We've discussed before how to use Appium to automate Windows desktop apps, but of course it's also possible to use Windows as the host environment for traditional mobile testing with Appium. It is not, unfortunately, possible to automate iOS simulators on Windows, because iOS simulators are only designed to run on macOS as part of Xcode. It is also not technically possible to work with real iOS devices plugged into a Windows machine, though some folks have figured this out. It's just not a supported use case.
What is supported is to run your Android tests with Appium on Windows! So let's take a look at all the steps required to support this kind of automation. (Note that I am assuming a recent install of the modern Windows 10 OS).
Appium's requirements for Android testing on Windows are what you'd expect: basically the requirements for Android dev, plus Appium's own requirement for its runtime environment.
JAVA_HOMEenvironment variable in your system settings. If you've never set an environment variable before, this is a good guide. Basically, we need to create a new variable with the name
JAVA_HOME, and the value equal to the path where the JDK was installed (e.g.,
C:\Program Files\Java\jdk1.8.0). Once you've saved out of all the dialogs, open up a command prompt and type
echo %JAVA_HOME%. You should see your JDK path printed back out to you! Appium needs this in order to know where to find relevant Java binaries.
npm install -g appium
(NB: You'll always want to run Appium from an Admin console.)
For now, we can just kill the Appium server until we're ready to actually run a test.
JAVA_HOMEabove). This one should be called
ANDROID_HOME, and it should be set to the location of the Android SDK you saw in the SDK Manager window.
adb) are available from a command prompt. To do this, go to the same place you did to edit the environment variables, but look for an existing variable called PATH. You can edit it, and tack this special string onto the end:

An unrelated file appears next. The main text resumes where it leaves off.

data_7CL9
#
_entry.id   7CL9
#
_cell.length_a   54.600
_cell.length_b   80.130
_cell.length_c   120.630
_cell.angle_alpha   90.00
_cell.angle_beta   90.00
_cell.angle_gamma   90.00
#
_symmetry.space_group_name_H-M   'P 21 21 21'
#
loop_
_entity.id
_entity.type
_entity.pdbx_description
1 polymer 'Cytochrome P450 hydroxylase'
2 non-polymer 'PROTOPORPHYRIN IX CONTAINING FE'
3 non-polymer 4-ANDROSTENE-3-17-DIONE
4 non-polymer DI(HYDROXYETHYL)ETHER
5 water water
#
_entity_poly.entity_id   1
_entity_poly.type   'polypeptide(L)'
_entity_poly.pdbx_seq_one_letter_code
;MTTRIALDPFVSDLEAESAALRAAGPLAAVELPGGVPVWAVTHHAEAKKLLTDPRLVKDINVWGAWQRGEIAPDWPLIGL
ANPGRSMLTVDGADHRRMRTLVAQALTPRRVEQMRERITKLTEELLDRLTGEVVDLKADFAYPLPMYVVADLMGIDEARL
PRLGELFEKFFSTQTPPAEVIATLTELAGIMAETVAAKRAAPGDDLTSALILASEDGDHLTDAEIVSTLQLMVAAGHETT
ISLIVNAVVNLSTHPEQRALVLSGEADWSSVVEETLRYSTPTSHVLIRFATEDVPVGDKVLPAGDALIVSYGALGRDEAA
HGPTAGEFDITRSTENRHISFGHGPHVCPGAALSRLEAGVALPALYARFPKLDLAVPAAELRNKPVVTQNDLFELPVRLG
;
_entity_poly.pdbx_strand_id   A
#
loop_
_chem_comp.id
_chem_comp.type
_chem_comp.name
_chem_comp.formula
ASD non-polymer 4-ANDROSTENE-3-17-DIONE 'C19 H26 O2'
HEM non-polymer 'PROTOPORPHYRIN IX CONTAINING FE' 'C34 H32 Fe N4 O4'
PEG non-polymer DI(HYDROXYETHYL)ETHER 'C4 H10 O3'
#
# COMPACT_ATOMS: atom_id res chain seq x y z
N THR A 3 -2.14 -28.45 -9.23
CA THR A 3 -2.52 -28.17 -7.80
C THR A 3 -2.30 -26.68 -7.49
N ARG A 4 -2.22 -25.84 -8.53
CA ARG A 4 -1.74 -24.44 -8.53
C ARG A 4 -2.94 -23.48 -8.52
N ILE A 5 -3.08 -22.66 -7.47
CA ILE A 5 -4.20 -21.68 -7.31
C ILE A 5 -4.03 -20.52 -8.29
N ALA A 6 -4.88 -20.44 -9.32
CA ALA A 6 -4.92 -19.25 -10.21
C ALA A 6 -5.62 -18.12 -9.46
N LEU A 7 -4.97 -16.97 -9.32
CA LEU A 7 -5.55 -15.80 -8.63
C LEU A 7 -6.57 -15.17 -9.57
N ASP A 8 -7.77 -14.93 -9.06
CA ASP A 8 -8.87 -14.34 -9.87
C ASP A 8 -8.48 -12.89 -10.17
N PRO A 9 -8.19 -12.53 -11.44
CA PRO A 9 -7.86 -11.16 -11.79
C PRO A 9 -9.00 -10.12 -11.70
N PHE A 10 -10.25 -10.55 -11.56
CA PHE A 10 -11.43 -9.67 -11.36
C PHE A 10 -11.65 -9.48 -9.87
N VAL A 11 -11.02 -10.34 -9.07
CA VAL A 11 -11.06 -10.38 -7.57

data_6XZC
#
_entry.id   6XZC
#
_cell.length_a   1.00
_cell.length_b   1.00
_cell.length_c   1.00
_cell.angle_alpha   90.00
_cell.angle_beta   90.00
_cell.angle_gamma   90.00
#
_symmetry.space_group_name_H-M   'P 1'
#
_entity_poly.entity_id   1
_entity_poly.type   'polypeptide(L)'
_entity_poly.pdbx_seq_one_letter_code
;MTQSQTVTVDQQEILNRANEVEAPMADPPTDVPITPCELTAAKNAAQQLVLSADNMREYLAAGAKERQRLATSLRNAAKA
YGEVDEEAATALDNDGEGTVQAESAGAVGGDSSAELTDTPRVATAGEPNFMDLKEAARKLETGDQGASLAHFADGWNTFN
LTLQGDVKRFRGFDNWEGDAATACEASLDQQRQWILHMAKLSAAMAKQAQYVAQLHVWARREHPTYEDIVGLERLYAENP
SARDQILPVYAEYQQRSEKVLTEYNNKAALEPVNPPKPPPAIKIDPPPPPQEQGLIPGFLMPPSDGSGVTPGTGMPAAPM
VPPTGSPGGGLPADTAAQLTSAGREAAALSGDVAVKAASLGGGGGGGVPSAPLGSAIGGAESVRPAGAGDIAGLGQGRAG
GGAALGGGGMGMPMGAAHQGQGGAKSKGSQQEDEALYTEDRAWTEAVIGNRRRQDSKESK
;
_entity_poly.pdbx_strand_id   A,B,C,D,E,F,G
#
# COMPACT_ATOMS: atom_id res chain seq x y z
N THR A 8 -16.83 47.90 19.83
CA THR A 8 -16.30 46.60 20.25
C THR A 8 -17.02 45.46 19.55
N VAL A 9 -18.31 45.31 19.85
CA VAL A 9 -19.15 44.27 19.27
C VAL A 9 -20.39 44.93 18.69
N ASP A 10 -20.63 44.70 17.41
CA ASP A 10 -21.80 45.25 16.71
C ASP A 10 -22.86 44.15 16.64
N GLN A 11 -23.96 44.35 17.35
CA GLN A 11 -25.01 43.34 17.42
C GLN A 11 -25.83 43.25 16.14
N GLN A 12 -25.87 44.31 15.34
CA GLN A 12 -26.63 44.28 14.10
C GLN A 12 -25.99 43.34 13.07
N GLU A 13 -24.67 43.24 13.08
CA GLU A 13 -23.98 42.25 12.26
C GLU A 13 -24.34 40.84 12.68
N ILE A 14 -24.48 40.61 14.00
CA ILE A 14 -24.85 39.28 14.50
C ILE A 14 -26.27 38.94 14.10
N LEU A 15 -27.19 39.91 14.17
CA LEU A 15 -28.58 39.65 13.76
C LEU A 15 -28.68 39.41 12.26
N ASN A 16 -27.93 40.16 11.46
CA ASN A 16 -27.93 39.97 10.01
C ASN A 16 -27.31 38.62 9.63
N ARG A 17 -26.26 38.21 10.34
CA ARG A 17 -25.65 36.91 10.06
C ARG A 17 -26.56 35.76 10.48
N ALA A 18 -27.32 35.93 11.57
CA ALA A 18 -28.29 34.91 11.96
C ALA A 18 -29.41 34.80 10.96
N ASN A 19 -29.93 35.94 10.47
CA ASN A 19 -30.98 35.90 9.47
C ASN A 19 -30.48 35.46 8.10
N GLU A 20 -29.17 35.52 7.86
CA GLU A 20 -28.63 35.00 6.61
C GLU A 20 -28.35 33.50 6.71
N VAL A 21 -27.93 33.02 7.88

;%ANDROID_HOME%\platform-tools. What is this doing? First of all, the semicolon separates this path segment from other ones that came before.
%ANDROID_HOME%references the environment variable we previously set, and includes it as part of a path to a particular directory, where the program
adb devicesand hit enter. If all configuration is correct, you will see some output from ADB telling you that you have one connected device, which is the emulator you booted up a moment ago.
%ANDROID_HOME%\emulator, which gives you access to the
emulatorbinary from the command line, in case you don't want to open Android Studio just to run your emulator. (If you do add this, make sure not to forget the
;as a separator between paths).
Let's review what we've done: we've installed basic system dependencies, the Appium server itself, and everything related to working with Android specifically. That means we're finished!
All that remains is to start the Appium server (just run
appium from an admin command prompt), load up an Appium test in your editor of choice, tweak anything that needs to be tweaked for your system, and then kick off the test. If all goes well, you should see the Appium server spitting out logs and launching your app on the Android emulator!